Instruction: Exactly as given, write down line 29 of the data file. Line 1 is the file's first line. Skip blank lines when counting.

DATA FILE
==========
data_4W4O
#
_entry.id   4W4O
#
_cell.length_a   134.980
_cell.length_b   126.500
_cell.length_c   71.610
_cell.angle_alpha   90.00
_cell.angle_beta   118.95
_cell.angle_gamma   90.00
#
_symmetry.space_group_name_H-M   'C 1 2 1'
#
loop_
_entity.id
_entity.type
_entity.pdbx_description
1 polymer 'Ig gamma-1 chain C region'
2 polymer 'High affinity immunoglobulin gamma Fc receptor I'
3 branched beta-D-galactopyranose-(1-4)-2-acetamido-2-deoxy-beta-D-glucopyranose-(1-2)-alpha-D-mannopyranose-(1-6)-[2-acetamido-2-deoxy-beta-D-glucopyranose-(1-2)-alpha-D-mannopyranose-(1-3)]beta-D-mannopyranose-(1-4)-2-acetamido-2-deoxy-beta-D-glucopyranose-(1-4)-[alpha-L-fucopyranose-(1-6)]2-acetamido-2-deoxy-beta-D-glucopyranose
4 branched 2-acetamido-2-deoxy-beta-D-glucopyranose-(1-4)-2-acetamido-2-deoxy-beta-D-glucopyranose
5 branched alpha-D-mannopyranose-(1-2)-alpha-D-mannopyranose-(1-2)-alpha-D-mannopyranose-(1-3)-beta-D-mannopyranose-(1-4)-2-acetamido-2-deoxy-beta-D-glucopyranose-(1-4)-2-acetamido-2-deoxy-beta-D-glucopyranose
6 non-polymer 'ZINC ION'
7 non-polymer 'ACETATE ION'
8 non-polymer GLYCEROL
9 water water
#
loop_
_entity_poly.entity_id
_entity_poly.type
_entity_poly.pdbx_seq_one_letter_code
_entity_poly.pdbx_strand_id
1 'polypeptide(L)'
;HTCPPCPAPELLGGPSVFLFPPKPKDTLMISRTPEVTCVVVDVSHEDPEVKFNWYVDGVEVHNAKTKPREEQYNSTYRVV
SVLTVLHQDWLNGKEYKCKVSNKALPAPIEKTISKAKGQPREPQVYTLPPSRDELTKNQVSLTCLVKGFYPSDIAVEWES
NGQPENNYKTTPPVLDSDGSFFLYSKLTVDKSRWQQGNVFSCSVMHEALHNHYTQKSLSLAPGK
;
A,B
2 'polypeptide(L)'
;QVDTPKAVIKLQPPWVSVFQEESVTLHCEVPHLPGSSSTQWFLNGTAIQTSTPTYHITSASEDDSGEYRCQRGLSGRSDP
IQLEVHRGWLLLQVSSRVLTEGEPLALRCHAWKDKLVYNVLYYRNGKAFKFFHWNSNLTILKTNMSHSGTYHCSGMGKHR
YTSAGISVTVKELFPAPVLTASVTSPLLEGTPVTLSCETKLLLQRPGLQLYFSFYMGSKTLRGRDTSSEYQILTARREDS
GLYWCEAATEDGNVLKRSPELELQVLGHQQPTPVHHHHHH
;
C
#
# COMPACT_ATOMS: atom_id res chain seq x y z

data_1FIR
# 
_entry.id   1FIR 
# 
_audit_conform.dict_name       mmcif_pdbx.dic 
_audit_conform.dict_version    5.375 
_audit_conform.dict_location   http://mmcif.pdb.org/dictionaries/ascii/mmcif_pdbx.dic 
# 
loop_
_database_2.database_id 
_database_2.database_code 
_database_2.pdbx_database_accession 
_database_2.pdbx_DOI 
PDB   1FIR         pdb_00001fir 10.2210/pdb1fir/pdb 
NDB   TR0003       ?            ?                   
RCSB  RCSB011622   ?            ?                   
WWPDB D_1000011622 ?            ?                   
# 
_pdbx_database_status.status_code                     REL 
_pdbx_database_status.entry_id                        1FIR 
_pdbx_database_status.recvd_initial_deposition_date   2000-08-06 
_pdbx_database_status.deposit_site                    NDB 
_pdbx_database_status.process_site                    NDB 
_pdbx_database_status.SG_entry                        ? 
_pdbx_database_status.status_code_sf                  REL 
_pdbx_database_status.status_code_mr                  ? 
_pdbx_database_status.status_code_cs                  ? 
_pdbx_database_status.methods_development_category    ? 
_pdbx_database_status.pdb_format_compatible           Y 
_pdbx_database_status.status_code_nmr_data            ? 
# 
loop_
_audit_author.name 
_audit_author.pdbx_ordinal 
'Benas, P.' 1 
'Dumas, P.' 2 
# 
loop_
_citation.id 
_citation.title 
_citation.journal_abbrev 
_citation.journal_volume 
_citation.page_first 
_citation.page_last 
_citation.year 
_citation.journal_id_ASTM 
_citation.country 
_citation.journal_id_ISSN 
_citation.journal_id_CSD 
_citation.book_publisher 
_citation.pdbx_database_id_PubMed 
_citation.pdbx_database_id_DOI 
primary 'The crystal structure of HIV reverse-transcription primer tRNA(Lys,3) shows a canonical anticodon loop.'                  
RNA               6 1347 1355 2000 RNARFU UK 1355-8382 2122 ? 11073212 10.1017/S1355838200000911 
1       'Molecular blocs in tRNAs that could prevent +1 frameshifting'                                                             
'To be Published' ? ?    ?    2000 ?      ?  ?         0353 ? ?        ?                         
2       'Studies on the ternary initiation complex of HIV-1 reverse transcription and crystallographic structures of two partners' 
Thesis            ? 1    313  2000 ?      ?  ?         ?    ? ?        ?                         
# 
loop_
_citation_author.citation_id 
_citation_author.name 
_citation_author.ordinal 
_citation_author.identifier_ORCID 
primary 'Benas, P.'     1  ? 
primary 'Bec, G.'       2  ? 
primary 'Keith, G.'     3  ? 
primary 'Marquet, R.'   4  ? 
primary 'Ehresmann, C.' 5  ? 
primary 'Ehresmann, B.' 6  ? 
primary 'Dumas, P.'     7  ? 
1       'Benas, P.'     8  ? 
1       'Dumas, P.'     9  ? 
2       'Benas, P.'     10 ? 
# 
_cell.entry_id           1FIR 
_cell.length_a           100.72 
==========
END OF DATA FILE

_entity_poly.entity_id